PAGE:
Environmental, Social, and Corporate Governance (ESG)
Commonwealth: Australian Accounting Standards Board to Develop Sustainability Standards: have your say
Following the International Sustainability Standards Board’s (ISSB) work in developing standards to address disclosures of climate-related and sustainability related financial information, the Australian Accounting Standards Board (AASB) is looking to use the ISSB standards (currently released as an exposure draft for consultation) as a foundation to develop a specific set of standards that are fit for the Australian context.
To inform its own submission on the exposure draft and any possible future development of a separate suite of Australian sustainability reporting standards, the AASB is now requesting comments on the ISSB’s Exposure Drafts IFRS S1 General Requirements for Disclosure of Sustainability-related Financial Information and IFRS S2 Climate-related Disclosures until 15 July 2022.
Commonwealth: The new way forward now live – streamlining the EPBC Act referral process
The new EPBC Act Business Portal is officially live having replaced the Online Services EPBC Referral form. Some of the key new features include the removal of duplication efforts via an autofill tool, greater transparency through an online list of assessments and status, whereby proponents can track progress and receive notifications of changes, and a streamlined process by simplifying and automating the EPBC Referral form.
Existing validated referral, assessments and approvals have been migrated to the new EPBC Act Business Portal and simply require a proponent to create a new account to access the relevant project. Draft unvalidated referrals or new referrals will also require a new account and for proponents to complete the new process and from in the EPBC Act Business Portal.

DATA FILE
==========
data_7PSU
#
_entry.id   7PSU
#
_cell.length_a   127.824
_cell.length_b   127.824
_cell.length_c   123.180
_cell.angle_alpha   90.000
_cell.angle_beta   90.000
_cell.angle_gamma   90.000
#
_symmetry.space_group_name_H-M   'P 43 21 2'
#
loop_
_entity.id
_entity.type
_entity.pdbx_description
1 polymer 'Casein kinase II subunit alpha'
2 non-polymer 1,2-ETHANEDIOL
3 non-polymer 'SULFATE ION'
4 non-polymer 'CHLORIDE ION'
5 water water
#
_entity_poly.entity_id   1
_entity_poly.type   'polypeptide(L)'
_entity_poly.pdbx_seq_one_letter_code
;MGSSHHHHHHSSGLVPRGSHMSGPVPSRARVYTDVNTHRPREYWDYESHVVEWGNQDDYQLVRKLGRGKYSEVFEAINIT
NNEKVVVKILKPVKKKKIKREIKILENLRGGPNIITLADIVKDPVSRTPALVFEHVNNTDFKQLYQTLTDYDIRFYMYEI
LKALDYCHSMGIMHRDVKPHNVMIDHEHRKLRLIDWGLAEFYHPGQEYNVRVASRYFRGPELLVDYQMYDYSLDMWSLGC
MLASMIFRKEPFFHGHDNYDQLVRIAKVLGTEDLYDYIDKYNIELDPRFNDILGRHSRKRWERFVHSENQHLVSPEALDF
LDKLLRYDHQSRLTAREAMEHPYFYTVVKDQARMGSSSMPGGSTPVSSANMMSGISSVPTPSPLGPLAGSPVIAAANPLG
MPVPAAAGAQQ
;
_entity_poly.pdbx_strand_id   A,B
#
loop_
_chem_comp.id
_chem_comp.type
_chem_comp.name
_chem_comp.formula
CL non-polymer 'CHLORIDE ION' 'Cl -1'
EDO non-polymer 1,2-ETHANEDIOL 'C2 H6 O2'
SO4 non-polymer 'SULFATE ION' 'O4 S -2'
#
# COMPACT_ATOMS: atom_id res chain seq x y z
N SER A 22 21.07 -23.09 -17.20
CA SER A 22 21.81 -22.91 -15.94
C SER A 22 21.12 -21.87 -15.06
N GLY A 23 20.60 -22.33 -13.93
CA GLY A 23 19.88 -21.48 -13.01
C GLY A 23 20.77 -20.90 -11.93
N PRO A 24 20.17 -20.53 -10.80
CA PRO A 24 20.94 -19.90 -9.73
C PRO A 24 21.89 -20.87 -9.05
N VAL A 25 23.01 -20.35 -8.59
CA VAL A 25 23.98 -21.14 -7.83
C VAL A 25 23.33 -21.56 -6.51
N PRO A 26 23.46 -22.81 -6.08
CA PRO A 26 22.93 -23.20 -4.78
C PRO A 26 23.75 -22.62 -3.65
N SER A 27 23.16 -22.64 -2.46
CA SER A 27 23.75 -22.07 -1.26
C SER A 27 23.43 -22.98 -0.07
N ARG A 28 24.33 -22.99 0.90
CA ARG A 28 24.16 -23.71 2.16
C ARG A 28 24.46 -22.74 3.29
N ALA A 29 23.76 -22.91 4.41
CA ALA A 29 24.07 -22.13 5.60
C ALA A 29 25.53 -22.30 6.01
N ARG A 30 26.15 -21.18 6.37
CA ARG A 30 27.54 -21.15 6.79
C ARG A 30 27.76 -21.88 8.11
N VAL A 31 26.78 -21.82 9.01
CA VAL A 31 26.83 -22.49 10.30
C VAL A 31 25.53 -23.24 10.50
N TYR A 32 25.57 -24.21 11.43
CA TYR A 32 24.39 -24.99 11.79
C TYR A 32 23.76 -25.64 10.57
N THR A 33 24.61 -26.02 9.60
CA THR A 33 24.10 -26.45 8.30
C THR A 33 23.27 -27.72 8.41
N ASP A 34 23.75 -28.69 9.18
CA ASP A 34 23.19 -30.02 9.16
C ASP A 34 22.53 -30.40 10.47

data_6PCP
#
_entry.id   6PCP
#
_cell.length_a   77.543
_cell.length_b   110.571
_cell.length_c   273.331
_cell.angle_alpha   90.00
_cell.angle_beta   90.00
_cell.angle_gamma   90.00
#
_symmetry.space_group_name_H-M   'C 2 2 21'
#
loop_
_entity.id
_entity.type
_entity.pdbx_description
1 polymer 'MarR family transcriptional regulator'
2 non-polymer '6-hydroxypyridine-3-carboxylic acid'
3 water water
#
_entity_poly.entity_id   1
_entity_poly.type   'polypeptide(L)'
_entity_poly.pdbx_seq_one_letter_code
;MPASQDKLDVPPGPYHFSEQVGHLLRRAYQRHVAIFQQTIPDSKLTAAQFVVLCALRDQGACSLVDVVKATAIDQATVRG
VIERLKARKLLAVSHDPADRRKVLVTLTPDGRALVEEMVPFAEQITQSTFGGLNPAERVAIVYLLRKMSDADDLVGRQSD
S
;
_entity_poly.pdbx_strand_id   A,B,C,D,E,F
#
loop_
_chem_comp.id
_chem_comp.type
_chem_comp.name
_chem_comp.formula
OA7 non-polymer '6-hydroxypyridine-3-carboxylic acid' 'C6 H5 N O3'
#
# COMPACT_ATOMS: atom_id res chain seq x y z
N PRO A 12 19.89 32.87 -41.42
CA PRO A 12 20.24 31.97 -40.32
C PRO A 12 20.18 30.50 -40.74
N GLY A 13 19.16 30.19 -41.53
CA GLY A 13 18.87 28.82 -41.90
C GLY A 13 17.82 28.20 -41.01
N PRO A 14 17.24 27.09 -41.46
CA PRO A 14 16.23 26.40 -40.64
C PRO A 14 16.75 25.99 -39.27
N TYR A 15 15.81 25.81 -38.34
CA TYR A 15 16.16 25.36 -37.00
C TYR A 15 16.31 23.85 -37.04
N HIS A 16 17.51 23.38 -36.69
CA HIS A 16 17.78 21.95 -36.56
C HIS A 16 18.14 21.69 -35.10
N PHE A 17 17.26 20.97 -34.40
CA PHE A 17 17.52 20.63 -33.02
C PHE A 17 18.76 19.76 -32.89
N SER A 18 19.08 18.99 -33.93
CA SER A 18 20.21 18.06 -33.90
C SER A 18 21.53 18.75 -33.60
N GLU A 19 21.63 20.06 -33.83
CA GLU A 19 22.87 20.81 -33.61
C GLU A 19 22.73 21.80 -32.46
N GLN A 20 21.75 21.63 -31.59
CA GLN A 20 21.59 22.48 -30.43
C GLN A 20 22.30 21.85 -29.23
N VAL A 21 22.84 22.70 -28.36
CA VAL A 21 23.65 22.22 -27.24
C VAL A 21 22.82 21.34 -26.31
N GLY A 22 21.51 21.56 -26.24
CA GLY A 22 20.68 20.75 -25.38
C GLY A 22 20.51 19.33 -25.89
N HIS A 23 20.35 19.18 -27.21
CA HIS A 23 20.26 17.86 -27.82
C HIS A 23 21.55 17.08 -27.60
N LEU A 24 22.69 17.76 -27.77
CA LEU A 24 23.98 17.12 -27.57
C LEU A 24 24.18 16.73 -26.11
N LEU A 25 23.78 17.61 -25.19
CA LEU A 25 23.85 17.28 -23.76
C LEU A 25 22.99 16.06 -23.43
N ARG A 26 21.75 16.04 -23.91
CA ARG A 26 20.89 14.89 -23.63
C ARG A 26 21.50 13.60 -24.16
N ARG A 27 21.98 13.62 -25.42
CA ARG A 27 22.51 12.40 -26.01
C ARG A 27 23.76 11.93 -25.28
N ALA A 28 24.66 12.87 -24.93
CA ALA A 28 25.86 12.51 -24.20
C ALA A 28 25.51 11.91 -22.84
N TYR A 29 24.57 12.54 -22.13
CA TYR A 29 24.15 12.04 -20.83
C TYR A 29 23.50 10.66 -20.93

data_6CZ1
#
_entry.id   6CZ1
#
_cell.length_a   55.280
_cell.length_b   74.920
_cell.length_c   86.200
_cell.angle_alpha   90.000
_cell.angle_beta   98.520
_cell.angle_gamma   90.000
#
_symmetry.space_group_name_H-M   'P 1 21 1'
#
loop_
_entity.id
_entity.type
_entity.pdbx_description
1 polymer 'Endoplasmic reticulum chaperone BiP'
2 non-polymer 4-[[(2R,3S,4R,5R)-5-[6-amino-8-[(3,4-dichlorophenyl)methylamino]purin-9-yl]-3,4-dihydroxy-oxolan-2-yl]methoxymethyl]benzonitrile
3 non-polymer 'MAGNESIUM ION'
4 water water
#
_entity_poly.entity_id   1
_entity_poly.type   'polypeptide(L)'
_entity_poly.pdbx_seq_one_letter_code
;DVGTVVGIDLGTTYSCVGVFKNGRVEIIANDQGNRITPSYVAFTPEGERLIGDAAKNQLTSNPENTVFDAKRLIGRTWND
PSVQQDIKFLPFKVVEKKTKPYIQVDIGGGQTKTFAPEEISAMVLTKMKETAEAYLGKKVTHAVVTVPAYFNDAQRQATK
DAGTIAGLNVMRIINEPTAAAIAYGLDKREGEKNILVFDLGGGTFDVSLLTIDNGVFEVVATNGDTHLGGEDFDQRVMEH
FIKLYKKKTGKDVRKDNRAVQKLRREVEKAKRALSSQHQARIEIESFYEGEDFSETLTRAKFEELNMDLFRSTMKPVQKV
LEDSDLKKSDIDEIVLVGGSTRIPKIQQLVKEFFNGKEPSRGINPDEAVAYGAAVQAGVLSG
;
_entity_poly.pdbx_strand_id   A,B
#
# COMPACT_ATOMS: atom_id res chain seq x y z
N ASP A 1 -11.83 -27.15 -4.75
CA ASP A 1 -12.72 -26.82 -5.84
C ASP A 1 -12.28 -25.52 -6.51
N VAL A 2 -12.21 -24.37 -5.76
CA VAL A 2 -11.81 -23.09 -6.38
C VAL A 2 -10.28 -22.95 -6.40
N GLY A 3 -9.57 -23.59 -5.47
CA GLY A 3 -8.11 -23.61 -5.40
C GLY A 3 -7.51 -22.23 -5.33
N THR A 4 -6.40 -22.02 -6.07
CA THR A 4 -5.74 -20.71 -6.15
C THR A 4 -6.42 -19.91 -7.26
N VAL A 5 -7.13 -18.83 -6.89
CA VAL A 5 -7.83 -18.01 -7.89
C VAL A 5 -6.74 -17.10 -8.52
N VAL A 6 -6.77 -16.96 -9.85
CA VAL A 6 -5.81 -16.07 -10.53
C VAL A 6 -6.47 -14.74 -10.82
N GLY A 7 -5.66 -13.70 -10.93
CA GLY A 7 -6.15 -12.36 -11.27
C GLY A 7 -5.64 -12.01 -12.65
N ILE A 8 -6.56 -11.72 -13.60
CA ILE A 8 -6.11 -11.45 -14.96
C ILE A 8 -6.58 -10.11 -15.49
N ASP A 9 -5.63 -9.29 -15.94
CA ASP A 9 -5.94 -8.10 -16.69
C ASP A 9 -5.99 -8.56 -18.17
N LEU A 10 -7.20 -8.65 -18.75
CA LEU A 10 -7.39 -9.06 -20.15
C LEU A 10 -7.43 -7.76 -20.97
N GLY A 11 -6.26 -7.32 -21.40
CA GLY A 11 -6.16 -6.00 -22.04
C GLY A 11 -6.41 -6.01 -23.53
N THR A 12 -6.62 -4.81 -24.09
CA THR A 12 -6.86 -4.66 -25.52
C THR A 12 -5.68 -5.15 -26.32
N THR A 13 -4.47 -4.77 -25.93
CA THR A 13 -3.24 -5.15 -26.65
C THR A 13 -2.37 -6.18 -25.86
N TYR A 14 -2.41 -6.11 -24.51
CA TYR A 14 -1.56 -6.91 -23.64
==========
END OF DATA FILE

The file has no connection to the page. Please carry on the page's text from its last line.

See here for further detail on the new Portal.
VIC: New Environment Reference Standard for ambient air quality gazetted
On 29 March 2022, the Victorian government gazetted amendments to the Environment Reference Standard (ERS) made under the Environment Protection Act 2017 for ambient air quality to (amongst other things) incorporate tightened air quality standards for ozone (O3), nitrogen dioxide (NO2) and sulfur dioxide (SO2). The amendments adopt even more stringent standards for both ozone and sulphur dioxide, which EPA Chief Executive Lee Miezis has stated is in recognition of Victoria’s "growing overall population and especially people aged 65 and over".
An ERS provides a reference for decision makers for consideration during the decision-making process and does not:
- create specific obligations that must be followed;
- set out enforceable compliance limits; or
- describe levels that it is okay to pollute up to.
Further information about how an ERS is applied and will be considered by decision-makers can be found here.
VIC: Victorians asked to share views on 2035 emissions reduction target
Victoria’s Climate Change Act 2017 set a target of net zero greenhouse emissions by 2050 and required that the Government set short term targets to reach this goal. The following short terms goals have already been set, with a 2035 goal to be set by 31 March 2023:
- 2020 Target – cut emissions by 15-20% below 2005 levels;
- 2025 Target – cut emissions by 28-33% below 2005 levels; and
- 2030 Target – cut emissions by 45-50% below 2005 levels.
The Minister for Energy, Environment and Climate Change has asked an independent panel of experts to advise on a target for 2035, the best action to reach that target and what the pathways to net zero emissions by 2050 could look like.
The Panel is now seeking the views of Victorians to inform its advice to the Minister until 22 May 2022 via written submissions or a survey. It is understood that following consultation, the Panel will prepare a report with its advice by 1 March 2023.
TAS: Legislative changes for dealing with "clean fill" now in effect